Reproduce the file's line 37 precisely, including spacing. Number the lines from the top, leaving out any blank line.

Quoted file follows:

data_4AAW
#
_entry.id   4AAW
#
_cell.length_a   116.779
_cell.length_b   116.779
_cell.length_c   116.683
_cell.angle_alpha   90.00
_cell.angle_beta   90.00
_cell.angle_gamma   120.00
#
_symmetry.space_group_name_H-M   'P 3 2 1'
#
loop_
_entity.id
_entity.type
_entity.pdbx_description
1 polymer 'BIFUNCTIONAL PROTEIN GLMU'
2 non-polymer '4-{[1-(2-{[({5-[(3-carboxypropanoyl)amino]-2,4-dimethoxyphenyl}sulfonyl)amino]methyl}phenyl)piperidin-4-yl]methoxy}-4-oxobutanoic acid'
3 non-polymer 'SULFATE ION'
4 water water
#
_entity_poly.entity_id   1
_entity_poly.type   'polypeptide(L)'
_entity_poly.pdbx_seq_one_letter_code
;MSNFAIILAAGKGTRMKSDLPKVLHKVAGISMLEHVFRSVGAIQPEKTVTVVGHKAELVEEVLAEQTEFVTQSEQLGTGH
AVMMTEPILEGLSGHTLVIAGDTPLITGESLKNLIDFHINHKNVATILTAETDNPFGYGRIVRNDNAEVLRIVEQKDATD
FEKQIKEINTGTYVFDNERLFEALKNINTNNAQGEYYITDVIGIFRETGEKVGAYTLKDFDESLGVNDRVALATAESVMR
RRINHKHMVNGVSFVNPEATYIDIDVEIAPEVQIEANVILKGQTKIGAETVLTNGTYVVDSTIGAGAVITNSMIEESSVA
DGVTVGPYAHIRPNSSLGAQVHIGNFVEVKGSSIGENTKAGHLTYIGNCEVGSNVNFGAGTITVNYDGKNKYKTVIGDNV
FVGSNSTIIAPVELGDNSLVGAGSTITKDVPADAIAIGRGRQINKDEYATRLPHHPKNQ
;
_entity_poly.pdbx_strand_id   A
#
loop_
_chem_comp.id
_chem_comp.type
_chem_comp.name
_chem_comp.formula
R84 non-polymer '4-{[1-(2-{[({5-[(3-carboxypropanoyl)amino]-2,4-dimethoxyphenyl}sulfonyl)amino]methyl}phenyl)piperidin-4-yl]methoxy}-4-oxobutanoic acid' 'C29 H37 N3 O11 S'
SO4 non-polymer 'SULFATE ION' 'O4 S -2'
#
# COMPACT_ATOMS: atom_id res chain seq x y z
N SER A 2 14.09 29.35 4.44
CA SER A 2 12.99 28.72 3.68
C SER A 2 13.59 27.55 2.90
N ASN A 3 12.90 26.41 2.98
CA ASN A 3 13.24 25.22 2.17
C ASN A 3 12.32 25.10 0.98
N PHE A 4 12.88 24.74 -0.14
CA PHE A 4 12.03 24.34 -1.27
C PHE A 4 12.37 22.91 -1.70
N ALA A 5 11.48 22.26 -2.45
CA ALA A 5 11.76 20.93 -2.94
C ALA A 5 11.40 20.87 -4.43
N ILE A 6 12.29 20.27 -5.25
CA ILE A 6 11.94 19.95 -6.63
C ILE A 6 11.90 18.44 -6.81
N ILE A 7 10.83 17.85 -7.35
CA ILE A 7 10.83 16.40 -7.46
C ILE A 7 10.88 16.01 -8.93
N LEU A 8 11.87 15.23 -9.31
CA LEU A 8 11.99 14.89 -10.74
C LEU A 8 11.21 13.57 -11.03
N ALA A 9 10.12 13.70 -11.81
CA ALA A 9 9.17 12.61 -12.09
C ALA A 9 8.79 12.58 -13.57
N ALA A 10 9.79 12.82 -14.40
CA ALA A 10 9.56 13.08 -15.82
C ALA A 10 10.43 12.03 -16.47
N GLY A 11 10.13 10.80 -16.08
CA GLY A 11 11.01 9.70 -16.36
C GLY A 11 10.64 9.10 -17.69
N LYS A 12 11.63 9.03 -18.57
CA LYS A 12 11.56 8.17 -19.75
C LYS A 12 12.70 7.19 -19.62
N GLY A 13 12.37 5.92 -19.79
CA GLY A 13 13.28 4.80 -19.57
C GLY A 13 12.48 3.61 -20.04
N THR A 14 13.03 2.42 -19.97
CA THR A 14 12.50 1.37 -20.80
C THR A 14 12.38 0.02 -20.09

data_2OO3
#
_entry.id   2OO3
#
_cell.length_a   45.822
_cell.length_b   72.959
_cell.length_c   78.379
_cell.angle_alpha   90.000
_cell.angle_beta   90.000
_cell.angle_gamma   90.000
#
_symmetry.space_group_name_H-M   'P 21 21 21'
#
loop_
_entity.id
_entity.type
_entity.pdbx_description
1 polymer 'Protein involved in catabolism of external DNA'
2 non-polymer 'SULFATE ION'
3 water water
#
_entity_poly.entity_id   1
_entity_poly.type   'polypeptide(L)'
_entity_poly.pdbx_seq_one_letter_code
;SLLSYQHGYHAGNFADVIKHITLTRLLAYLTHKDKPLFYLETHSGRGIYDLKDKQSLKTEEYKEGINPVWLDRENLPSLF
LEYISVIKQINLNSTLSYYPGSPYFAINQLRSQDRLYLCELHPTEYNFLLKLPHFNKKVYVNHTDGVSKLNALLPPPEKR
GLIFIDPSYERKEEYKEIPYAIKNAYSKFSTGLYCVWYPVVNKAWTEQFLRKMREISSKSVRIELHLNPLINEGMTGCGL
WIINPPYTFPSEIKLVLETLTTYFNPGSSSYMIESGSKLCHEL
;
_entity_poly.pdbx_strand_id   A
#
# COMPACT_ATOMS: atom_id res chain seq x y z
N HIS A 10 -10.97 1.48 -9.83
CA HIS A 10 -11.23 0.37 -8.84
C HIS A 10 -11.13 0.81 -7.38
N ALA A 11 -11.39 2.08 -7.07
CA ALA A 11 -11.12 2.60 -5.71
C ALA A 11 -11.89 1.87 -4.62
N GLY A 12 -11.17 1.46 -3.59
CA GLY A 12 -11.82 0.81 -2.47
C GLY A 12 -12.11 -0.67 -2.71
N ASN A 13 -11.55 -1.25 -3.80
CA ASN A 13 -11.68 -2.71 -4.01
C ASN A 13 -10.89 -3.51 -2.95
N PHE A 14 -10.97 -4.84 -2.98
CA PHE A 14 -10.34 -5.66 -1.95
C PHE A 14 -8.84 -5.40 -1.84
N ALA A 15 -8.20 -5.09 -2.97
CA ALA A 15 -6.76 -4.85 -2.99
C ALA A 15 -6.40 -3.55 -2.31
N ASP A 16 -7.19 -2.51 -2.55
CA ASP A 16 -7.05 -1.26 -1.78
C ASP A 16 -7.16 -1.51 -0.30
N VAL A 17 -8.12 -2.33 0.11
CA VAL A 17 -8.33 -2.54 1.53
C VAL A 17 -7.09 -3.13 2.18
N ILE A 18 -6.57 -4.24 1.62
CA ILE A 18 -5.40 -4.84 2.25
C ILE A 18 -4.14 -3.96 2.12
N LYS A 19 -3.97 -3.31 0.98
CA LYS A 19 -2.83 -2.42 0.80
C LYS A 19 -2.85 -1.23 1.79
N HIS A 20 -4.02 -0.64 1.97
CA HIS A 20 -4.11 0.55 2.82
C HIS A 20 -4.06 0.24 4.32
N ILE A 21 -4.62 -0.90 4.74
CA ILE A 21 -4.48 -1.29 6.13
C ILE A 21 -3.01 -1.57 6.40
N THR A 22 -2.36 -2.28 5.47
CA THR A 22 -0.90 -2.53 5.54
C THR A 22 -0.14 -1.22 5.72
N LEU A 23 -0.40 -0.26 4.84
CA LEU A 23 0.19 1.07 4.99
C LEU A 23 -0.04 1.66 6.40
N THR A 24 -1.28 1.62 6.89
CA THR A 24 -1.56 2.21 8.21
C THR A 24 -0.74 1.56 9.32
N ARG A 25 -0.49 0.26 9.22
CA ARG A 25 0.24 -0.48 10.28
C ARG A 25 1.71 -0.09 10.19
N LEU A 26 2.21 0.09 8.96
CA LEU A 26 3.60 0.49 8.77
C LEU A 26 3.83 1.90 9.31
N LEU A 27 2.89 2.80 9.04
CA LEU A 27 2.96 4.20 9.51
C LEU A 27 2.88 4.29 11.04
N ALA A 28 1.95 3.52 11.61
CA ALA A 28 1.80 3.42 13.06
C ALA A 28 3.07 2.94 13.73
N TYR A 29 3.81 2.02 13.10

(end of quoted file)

_chem_comp.type